While studying and researching about lighting principles, I have learned about one of the most important element to it–the contrast ratio. Contrast ratio is the difference between the subject’s main light or key light and its shadows. In post production this is best represented by the “Offset” or “Shadow” and “Gamma” or the “Midtone.” This ratio is critical to achieving the right mood for the scene. Easily put, subjects in a happy scene have very little or no shadow at all on them and dramatic scenes have heavy or really dark shadows on the subjects.  To achieve this, the director of photography must be able to measure and control the varying light intensities being thrown upon the subject and this is where a light meter, like those of the Sekonic products, come in handy. Most of these meters measure light falling or being reflected on a subject and suggest the right settings for the camera to get the proper exposure. They are mainly used in Photography. Now, these things are really great but can be really expensive, too, especially for an indie filmmaker and a beginner like me, plus, what settings it suggests, in my opinion, would rather render useless to me when I use ND filters, which I often do to lessen the light coming into the lens while maintaining a desired depth-of-field. Anyway, I couldn’t afford one and I don’t think that one of those kinds is what I needed. All I wanted is something to measure light and I can do the rest when I get the next chance to shoot. Then I found this thing that they use in industrial lighting. They utilize this device to measure and make the proper lighting for buildings, warehouses, offices and other “interior design” stuff. I found it selling on eBay for merely $15. It is called “Digital Lux Meter.” It can measure minimal light coming from a dying candlelight or a burning match stick to the sunlight’s brightest at noontime. Perfect!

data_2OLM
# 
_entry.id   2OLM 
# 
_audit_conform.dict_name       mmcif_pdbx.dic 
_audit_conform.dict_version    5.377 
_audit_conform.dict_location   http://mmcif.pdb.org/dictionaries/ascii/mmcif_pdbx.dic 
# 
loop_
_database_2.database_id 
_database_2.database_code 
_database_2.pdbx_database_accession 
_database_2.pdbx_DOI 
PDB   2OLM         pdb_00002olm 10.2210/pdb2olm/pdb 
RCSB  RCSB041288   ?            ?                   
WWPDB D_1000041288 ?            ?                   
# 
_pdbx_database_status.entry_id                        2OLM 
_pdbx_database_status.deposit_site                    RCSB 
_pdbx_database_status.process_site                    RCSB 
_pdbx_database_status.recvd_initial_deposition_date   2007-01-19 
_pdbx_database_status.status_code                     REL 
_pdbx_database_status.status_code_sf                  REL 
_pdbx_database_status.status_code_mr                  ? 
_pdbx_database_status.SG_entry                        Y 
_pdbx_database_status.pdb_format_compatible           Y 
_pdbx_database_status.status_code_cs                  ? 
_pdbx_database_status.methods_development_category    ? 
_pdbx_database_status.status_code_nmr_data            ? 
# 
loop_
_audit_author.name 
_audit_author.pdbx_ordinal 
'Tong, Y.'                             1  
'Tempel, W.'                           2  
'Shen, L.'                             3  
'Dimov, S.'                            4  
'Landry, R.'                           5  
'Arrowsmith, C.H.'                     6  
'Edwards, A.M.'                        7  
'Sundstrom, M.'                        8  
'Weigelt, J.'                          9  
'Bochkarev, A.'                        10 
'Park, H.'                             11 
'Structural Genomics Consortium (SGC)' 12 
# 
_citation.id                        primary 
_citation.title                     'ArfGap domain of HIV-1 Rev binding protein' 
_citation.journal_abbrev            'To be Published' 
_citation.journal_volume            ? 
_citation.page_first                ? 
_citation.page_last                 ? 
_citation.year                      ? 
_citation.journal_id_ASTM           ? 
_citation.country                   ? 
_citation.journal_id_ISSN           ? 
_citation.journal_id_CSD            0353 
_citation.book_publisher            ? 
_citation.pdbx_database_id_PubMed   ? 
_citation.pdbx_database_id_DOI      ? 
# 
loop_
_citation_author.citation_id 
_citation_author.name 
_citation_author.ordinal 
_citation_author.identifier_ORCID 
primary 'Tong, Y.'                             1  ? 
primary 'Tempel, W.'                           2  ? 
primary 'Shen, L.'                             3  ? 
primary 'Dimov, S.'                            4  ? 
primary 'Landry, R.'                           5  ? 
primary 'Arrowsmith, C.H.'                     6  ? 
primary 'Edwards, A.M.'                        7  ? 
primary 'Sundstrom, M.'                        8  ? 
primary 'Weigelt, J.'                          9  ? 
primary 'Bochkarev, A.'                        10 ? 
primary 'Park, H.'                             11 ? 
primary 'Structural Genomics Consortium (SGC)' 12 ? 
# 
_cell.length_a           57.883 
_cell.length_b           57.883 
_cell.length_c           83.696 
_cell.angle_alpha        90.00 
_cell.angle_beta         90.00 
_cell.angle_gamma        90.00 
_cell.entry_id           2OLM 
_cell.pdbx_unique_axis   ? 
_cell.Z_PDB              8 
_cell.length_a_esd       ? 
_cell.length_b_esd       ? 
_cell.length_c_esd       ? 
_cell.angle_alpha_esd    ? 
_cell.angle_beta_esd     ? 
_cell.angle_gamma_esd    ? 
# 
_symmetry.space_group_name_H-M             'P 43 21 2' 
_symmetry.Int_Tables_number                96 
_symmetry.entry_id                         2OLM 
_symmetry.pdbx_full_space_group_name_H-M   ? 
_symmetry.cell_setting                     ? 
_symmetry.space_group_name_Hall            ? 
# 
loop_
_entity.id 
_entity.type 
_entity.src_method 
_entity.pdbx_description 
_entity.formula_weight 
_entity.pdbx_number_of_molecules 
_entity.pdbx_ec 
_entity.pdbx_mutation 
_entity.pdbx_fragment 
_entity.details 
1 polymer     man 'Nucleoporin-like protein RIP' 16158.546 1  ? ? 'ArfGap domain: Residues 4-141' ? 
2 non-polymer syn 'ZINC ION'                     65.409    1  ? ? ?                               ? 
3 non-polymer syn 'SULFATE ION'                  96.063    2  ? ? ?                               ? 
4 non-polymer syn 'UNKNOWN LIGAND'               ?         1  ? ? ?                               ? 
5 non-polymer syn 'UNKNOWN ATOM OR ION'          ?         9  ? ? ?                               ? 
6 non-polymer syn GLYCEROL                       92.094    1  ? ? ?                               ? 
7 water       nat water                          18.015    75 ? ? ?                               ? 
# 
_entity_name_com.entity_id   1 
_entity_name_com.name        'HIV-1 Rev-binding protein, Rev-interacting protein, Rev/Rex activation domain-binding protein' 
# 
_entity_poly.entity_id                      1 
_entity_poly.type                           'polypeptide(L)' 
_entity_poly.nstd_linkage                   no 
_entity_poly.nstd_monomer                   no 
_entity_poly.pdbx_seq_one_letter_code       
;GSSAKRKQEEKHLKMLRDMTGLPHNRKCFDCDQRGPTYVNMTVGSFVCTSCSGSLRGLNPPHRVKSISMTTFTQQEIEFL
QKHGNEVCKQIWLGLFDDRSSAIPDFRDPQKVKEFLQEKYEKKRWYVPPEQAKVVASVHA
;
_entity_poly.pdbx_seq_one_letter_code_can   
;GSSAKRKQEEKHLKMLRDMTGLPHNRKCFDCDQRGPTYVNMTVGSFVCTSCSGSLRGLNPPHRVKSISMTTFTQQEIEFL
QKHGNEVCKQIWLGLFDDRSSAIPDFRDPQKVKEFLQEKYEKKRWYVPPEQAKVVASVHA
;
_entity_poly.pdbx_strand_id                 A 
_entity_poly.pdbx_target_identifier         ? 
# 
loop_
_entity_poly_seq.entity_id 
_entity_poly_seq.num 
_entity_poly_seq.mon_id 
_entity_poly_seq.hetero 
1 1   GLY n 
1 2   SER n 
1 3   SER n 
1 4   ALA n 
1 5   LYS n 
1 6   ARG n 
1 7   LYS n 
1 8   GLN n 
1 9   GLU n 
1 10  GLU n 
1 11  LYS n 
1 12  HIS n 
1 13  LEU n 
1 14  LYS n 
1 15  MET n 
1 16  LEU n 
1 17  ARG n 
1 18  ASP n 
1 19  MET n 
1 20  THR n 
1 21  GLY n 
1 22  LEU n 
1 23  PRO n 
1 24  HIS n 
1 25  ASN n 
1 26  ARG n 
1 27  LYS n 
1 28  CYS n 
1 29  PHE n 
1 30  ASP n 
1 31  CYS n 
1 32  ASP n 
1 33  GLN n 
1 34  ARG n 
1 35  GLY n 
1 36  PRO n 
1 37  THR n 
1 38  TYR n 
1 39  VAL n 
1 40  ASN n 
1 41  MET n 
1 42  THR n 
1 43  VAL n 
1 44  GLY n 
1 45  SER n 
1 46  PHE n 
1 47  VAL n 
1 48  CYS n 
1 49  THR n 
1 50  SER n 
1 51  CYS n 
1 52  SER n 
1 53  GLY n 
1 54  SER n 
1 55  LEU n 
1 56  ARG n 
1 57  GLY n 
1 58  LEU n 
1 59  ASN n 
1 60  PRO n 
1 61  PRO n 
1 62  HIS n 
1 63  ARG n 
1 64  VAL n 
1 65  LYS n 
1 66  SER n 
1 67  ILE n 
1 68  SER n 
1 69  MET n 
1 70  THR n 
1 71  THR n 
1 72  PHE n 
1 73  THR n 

The Lux Meter on eBay

I have put it to the test when a friend filmmaker called me to shoot his low-budget full-length indie film with a Canon 5D Mark II, without the rigs, and, with, guess what–a couple of cheap hardware lights on improvised light stands! So I brought my homemade mattebox and right after our plane touched down, I sent somebody out to buy two more sets of those precious lights. So after I set up the lights, measured intensities with the lux meter and created the correct ratio for each shot, I simply check my camera display with the help of my buddy Histogram, adjust settings as needed and that’s it!

Ligaw Trailer from Oliver Cruz on Vimeo.

Not so bad, right? We have shot the entire film within eight days with the least of filming gears–not even a follow-focus and I couldn’t possibly have done it right without my beloved lux meter.

A few days ago, another friend asked me to shoot a few TV personalities endorsing a new product, (which I cannot show here), with his only available camera at the time–a well-used tape-format 3CCD Sony VX2100. Well, after the shoot, I think everyone have learned to appreciate that old camera more.

So whatever camera and lights you use, being able to measure light intensity to get the right light-and-shadow balance on your scene will definitely help you achieve the best results in any shooting situation.